Other times they seemed surprised and angry that the volunteers' consciousness, at the very least, had intruded upon the sphere of activity of that particular being. Sometimes the volunteers were treated or experimented on. Sometimes they experienced some type of sexual intercourse with the beings. Some were told scenarios of the future. Others were marked somehow or another for future reference in a way. Others showered light and love onto them. Others were guides to lead them to some other place, like through a tunnel leading to a typical near death or mystical experience. So it was the whole gamut of what you might expect.

Some of the motifs were pretty classical science fiction - kind of flying toward a space station or a space ship, or automatons or robots were busily doing their business. Sometimes they would see very hard to describe hybrid entities - machine/animal, even furniture kinds of conglomerates of beings.

If I ran the world, this is the kind of research that would lead the local and national news. Screw the billion-dollar space program, funnel research into substances where you can travel to other universes without leaving your chair and possibly prove the nature of reality. The backwardness of our priorities is mesmerizing, but at least there are some people who address such an important subject with a critical, scientific eye.

Strassman’s Cottonwood Research is a great development in serious-minded psychedelic research and if I had the money I’d donate. It’d be great if an insane eccentric millionaire could fund that project – sort of like the guy in “Contact” who funds the space project. Think of it: going into outer space without moving, researching our potential psychic evolution and place in the universe, nothing’s more important.

Update: Bought it.

April 22, 2009

Shepherd Smith

...says the truth and then sees his career die before his eyes.

The Craigslist Killer

This student is a hero of observation. She says about the Craigslist Killer:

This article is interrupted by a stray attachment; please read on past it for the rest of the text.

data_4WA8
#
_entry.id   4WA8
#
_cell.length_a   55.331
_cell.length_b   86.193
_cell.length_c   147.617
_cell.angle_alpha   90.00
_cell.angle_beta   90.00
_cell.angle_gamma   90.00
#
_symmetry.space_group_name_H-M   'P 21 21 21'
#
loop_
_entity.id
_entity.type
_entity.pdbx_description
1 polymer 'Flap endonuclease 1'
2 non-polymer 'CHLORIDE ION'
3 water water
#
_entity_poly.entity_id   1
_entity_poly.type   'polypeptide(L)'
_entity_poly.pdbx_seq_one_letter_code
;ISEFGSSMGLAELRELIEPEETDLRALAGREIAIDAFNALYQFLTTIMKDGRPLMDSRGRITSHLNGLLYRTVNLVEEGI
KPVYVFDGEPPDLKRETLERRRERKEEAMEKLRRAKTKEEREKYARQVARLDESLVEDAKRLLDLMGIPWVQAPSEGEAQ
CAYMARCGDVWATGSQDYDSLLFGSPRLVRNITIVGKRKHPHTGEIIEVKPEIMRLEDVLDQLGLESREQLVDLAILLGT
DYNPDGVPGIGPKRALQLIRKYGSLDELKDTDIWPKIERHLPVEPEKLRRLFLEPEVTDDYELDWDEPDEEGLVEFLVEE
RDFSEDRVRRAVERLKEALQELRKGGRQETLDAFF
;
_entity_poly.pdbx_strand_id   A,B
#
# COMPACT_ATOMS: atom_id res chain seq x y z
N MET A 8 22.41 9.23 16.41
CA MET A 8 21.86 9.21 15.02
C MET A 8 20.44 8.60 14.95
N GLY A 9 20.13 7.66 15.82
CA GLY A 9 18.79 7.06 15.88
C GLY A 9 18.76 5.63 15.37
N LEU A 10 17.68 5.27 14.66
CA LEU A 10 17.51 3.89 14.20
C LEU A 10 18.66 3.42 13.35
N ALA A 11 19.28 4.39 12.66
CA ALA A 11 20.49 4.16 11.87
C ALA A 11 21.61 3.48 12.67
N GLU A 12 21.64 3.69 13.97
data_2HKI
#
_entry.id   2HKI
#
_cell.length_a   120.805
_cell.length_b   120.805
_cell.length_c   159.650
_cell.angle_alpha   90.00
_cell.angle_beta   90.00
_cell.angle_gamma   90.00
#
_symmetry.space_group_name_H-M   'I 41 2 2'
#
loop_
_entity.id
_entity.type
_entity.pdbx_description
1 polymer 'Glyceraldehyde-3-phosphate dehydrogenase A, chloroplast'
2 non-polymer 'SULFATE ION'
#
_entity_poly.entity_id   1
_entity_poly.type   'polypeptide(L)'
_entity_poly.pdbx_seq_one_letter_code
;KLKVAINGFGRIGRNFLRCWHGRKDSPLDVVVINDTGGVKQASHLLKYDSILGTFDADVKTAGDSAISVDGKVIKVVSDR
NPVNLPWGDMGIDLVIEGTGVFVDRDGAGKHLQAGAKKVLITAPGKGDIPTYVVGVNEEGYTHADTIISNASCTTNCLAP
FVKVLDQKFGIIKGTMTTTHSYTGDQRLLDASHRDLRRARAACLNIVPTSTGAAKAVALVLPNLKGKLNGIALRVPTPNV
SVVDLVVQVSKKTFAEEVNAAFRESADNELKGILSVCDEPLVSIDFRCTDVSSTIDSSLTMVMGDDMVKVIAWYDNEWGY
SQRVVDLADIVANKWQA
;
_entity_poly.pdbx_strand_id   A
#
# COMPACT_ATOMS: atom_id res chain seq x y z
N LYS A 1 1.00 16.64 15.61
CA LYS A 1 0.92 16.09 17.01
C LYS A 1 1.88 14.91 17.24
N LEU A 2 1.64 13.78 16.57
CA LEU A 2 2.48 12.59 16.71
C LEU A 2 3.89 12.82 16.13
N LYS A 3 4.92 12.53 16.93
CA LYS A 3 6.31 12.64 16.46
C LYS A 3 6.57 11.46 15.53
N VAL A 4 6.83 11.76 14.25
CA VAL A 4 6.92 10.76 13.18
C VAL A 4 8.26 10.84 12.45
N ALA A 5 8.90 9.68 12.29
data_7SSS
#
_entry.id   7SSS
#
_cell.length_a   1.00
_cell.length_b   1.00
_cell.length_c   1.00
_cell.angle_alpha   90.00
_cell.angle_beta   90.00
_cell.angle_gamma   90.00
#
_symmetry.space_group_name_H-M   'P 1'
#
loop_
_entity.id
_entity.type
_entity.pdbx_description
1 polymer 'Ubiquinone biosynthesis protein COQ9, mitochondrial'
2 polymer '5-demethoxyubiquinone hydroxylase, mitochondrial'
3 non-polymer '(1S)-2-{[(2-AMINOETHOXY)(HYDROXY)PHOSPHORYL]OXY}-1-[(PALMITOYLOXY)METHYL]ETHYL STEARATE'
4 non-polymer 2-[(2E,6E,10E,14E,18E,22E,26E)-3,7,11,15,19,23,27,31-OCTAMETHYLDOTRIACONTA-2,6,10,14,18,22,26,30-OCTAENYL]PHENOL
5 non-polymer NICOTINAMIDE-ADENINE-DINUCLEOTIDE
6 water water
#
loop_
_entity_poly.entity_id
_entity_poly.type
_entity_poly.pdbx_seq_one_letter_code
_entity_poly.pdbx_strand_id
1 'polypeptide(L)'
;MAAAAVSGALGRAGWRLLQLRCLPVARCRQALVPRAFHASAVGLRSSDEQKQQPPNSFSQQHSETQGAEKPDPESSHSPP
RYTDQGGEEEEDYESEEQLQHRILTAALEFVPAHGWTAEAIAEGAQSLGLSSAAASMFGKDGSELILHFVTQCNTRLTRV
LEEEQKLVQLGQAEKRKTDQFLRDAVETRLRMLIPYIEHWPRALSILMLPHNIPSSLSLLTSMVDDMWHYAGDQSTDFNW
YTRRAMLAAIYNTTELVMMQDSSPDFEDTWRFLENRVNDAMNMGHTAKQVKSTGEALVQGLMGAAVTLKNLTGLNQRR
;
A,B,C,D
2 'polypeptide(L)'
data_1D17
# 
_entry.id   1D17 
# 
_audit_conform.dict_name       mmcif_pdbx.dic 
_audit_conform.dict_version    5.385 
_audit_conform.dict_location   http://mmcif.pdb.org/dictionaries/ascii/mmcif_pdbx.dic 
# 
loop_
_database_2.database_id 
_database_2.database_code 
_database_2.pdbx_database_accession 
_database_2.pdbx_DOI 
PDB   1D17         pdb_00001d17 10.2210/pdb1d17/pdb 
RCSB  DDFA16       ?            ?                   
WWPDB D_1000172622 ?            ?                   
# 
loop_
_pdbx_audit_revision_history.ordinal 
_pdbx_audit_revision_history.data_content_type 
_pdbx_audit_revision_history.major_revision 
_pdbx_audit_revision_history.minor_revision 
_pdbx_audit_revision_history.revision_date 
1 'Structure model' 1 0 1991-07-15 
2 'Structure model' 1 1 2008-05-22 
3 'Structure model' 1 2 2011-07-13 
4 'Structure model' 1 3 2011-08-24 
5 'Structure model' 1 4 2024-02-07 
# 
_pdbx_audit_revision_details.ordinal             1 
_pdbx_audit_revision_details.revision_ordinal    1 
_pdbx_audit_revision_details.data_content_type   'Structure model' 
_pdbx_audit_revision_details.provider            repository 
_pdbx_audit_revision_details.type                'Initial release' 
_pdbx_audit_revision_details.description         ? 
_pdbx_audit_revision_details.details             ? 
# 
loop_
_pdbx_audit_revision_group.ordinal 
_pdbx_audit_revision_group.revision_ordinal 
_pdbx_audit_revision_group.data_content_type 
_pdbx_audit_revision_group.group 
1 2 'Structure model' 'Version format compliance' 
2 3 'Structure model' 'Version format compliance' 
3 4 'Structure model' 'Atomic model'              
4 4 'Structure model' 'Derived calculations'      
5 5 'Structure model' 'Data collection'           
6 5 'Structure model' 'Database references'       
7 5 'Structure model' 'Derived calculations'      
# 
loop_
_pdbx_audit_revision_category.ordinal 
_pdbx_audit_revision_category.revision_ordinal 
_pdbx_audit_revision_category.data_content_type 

But Markoff's former medical school lab partner at Boston University said she is not surprised that he's a suspect in the case because he had profound mood swings and often appeared "disturbed."

Markoff would appear warm and friendly one day, then be brooding and depressed the next day, Tiffany Montgomery told The Boston Globe. She was so troubled that she considered alerting school counselors that he might be suicidal.

He spoke only when someone else initiated a conversation, and although he seemed nice, he was also "strange in a dark way," she said.

Meanwhile, everyone else is saying how perfectly normal he is, which is probably more a comment on their powers of observation than a comment on him. And “wouldn’t harm a fly” should never, ever be used again in defense of a murderer.

The whole thing is eerily like an episode of “Law and Order” or “Criminal Minds.” Watching those shows, you’re led to wonder just what these ridiculous cases would look like in real life. And now here’s a case that’s straight from TV, as if fiction is blending into reality.

To tie this into my daily ranting about literary agents. The dumbest note I ever got from an agent was regarding the paragraph below. This particular agent – actually a young guy working for the agent – asked to read the manuscript then sent it back with red marks on every other sentence, most incredibly misguided. I’ve saved this manuscript over the years so one day I can have vindication and publicly ridicule the agent. Actually, I can’t remember the agency, but I’ll still have the vindication. Here's the paragraph from North of Sunset:

Even if there were witnesses, which for these crimes there weren’t many, they very often steered him wrong. Witlesses he called them – sometimes they confirmed what he already thought, that people weren’t very thoughtful or observant. At least not as observant as him. Most people who lived next door to a murderer usually said later, “I’m surprised. He seemed nice, kept to himself.” Didn’t they notice that his eyeballs shook when he walked? That he often came home with bags of knives?